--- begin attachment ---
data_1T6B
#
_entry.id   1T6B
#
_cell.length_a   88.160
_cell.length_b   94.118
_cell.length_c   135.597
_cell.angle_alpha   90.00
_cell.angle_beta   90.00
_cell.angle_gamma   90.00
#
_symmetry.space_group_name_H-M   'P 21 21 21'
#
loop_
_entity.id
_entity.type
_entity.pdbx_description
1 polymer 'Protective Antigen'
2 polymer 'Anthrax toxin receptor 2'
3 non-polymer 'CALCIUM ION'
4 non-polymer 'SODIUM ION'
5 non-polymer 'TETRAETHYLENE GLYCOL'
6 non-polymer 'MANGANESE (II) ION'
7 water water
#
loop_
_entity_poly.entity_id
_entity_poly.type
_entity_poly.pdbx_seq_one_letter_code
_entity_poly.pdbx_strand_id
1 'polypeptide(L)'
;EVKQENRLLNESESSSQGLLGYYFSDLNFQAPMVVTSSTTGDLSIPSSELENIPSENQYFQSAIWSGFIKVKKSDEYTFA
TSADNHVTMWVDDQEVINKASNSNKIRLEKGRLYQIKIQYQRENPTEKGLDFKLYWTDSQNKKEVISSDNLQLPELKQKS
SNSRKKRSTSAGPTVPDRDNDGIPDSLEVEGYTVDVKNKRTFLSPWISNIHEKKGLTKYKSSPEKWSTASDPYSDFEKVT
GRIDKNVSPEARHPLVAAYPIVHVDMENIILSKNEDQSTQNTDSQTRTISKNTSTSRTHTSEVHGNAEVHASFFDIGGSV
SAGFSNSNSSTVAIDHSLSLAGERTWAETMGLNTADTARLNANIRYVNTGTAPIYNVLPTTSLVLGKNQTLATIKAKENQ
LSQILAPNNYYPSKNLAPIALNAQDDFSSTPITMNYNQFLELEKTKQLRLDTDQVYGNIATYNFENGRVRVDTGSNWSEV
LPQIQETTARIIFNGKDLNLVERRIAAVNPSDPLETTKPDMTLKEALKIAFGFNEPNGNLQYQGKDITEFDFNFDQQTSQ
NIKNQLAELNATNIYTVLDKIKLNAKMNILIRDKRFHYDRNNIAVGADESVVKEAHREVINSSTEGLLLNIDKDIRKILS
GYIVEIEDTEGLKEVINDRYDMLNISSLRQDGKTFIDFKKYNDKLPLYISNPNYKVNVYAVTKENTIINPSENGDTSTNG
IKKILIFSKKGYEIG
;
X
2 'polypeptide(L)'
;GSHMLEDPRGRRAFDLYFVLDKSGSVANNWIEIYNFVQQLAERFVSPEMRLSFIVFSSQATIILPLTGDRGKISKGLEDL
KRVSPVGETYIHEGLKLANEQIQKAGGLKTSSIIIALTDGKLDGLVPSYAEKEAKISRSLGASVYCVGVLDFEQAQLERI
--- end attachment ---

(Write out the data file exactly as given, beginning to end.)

data_1T6B
#
_entry.id   1T6B
#
_cell.length_a   88.160
_cell.length_b   94.118
_cell.length_c   135.597
_cell.angle_alpha   90.00
_cell.angle_beta   90.00
_cell.angle_gamma   90.00
#
_symmetry.space_group_name_H-M   'P 21 21 21'
#
loop_
_entity.id
_entity.type
_entity.pdbx_description
1 polymer 'Protective Antigen'
2 polymer 'Anthrax toxin receptor 2'
3 non-polymer 'CALCIUM ION'
4 non-polymer 'SODIUM ION'
5 non-polymer 'TETRAETHYLENE GLYCOL'
6 non-polymer 'MANGANESE (II) ION'
7 water water
#
loop_
_entity_poly.entity_id
_entity_poly.type
_entity_poly.pdbx_seq_one_letter_code
_entity_poly.pdbx_strand_id
1 'polypeptide(L)'
;EVKQENRLLNESESSSQGLLGYYFSDLNFQAPMVVTSSTTGDLSIPSSELENIPSENQYFQSAIWSGFIKVKKSDEYTFA
TSADNHVTMWVDDQEVINKASNSNKIRLEKGRLYQIKIQYQRENPTEKGLDFKLYWTDSQNKKEVISSDNLQLPELKQKS
SNSRKKRSTSAGPTVPDRDNDGIPDSLEVEGYTVDVKNKRTFLSPWISNIHEKKGLTKYKSSPEKWSTASDPYSDFEKVT
GRIDKNVSPEARHPLVAAYPIVHVDMENIILSKNEDQSTQNTDSQTRTISKNTSTSRTHTSEVHGNAEVHASFFDIGGSV
SAGFSNSNSSTVAIDHSLSLAGERTWAETMGLNTADTARLNANIRYVNTGTAPIYNVLPTTSLVLGKNQTLATIKAKENQ
LSQILAPNNYYPSKNLAPIALNAQDDFSSTPITMNYNQFLELEKTKQLRLDTDQVYGNIATYNFENGRVRVDTGSNWSEV
LPQIQETTARIIFNGKDLNLVERRIAAVNPSDPLETTKPDMTLKEALKIAFGFNEPNGNLQYQGKDITEFDFNFDQQTSQ
NIKNQLAELNATNIYTVLDKIKLNAKMNILIRDKRFHYDRNNIAVGADESVVKEAHREVINSSTEGLLLNIDKDIRKILS
GYIVEIEDTEGLKEVINDRYDMLNISSLRQDGKTFIDFKKYNDKLPLYISNPNYKVNVYAVTKENTIINPSENGDTSTNG
IKKILIFSKKGYEIG
;
X
2 'polypeptide(L)'
;GSHMLEDPRGRRAFDLYFVLDKSGSVANNWIEIYNFVQQLAERFVSPEMRLSFIVFSSQATIILPLTGDRGKISKGLEDL
KRVSPVGETYIHEGLKLANEQIQKAGGLKTSSIIIALTDGKLDGLVPSYAEKEAKISRSLGASVYCVGVLDFEQAQLERI